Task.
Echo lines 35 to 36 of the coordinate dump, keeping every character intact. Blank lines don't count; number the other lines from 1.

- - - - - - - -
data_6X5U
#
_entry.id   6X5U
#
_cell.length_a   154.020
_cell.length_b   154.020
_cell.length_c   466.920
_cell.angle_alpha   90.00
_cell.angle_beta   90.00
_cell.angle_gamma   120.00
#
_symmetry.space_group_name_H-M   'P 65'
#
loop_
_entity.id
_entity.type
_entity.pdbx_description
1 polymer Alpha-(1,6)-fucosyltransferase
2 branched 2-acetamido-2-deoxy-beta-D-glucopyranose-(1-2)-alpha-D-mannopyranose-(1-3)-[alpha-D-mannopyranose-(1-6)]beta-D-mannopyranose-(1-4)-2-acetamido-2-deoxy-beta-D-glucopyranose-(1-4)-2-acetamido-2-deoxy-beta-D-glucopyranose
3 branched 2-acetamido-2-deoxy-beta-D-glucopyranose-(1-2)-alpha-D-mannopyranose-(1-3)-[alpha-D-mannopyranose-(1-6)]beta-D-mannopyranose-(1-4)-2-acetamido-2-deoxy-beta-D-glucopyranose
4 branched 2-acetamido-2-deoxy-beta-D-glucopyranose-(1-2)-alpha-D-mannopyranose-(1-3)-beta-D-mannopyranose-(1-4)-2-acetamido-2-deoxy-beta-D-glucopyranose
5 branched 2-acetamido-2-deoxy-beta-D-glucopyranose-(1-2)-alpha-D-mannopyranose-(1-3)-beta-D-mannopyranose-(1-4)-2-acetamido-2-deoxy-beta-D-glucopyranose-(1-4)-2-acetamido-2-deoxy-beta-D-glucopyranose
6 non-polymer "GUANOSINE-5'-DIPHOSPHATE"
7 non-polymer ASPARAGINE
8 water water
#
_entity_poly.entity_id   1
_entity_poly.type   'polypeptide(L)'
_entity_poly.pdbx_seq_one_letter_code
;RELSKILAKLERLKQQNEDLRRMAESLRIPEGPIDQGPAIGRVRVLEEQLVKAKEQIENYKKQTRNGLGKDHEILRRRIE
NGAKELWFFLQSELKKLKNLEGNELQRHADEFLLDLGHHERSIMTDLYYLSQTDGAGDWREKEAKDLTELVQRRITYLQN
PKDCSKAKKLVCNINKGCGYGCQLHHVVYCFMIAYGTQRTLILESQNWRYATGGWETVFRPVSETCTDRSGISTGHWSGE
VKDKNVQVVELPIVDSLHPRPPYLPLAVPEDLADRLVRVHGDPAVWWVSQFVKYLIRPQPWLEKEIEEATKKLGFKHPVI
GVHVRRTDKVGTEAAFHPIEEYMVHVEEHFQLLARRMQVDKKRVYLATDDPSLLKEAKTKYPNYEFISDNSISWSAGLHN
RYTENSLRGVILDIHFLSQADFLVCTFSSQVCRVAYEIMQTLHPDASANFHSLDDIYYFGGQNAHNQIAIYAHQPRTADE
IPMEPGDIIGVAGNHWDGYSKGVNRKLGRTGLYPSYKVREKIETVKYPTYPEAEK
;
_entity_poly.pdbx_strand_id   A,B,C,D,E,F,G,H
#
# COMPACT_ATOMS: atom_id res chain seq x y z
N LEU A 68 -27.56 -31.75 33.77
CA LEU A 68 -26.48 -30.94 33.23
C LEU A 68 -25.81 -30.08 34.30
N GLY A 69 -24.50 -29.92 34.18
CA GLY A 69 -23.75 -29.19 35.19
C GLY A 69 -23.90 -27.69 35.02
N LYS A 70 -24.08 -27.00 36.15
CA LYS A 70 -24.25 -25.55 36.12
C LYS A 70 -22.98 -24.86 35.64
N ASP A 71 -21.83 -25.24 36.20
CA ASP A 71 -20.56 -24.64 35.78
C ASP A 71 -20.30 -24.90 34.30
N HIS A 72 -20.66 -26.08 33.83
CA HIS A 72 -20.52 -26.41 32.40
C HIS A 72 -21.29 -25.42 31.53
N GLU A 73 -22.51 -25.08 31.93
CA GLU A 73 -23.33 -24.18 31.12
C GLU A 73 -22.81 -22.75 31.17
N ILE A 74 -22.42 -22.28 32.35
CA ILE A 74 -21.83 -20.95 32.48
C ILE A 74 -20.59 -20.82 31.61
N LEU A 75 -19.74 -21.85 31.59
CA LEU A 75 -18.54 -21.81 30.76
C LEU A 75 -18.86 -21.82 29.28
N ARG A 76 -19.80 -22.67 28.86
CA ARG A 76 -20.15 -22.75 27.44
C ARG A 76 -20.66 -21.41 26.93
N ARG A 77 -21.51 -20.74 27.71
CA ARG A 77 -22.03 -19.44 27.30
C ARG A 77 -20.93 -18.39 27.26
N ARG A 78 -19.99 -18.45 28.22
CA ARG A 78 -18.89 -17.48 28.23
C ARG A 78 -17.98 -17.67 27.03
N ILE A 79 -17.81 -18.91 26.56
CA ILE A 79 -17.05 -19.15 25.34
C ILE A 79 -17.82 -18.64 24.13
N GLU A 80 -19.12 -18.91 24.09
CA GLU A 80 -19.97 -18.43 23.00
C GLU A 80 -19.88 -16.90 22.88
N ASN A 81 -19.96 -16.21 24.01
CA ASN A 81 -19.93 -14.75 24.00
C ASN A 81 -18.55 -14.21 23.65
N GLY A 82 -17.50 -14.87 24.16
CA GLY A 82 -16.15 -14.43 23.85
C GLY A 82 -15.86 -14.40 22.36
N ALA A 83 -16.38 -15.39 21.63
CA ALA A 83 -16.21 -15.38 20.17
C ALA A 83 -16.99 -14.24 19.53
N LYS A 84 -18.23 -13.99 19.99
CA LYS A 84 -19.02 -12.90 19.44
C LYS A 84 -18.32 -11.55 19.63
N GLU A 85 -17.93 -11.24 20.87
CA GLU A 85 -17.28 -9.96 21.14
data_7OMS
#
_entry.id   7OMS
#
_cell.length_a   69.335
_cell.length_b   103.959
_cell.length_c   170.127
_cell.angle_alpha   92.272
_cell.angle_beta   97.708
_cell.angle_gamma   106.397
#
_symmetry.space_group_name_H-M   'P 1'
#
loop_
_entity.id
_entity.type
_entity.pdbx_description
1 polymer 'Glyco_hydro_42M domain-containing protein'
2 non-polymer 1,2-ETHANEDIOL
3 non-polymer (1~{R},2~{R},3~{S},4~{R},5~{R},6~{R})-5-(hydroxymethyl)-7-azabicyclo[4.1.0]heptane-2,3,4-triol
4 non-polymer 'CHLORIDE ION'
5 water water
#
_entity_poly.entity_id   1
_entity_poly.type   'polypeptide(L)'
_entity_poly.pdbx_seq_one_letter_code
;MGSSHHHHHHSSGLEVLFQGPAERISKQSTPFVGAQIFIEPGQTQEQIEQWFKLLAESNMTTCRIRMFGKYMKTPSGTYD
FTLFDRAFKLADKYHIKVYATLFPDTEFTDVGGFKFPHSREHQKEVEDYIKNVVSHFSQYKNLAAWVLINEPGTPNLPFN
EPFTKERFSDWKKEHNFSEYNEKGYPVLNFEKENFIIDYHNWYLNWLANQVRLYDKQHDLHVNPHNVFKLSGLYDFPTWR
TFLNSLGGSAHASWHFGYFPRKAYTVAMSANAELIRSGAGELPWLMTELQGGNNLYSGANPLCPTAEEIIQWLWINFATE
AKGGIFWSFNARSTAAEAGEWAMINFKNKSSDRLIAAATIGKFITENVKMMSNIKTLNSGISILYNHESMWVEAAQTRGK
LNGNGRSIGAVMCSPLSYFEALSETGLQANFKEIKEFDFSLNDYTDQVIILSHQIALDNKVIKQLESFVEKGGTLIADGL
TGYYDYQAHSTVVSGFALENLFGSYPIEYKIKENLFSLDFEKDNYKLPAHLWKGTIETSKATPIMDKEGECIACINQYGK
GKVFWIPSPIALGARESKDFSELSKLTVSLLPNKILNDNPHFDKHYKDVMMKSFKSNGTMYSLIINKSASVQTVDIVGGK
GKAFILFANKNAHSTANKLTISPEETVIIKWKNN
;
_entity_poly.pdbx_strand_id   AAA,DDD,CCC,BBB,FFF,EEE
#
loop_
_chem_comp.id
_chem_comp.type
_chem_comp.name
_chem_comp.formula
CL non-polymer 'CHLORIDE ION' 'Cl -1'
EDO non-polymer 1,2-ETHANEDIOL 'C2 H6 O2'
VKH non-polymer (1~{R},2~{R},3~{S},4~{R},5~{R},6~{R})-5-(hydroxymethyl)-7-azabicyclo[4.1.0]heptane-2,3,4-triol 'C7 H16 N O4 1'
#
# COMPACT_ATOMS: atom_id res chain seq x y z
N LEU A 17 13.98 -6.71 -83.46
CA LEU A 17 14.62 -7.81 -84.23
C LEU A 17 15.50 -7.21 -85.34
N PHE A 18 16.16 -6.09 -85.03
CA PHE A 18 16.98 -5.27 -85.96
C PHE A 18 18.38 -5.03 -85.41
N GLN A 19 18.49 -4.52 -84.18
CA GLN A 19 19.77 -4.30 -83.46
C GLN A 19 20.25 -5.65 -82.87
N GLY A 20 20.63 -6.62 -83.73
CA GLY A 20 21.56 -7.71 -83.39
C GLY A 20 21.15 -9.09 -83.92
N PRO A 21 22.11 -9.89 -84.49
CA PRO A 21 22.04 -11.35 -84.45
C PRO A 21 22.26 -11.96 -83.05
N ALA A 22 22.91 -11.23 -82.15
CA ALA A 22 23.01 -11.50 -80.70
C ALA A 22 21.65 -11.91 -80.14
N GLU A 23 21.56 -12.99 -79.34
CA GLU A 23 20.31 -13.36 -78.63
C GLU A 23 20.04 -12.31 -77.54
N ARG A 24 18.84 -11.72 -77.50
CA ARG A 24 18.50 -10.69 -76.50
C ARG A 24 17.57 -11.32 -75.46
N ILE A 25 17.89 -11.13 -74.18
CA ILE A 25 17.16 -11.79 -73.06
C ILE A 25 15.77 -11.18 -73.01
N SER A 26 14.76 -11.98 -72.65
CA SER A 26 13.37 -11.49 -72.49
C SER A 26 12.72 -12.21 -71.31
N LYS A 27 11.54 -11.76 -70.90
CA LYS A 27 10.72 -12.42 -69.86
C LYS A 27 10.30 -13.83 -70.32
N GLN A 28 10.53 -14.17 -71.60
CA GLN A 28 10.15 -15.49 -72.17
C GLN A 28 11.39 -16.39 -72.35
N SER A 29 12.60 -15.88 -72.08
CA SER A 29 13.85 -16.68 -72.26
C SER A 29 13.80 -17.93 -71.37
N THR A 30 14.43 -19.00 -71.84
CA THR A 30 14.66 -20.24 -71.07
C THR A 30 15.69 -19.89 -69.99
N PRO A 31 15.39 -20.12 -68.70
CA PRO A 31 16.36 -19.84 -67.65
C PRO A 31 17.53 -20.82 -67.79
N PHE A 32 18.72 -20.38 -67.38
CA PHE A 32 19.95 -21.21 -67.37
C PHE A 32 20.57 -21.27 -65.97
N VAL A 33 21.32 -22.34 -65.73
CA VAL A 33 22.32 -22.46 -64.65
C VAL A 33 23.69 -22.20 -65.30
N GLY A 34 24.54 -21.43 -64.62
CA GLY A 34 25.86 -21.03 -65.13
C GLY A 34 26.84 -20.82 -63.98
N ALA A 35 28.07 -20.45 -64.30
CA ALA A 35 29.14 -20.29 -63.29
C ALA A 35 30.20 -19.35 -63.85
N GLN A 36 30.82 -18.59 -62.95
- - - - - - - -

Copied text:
RYTENSLRGVILDIHFLSQADFLVCTFSSQVCRVAYEIMQTLHPDASANFHSLDDIYYFGGQNAHNQIAIYAHQPRTADE
IPMEPGDIIGVAGNHWDGYSKGVNRKLGRTGLYPSYKVREKIETVKYPTYPEAEK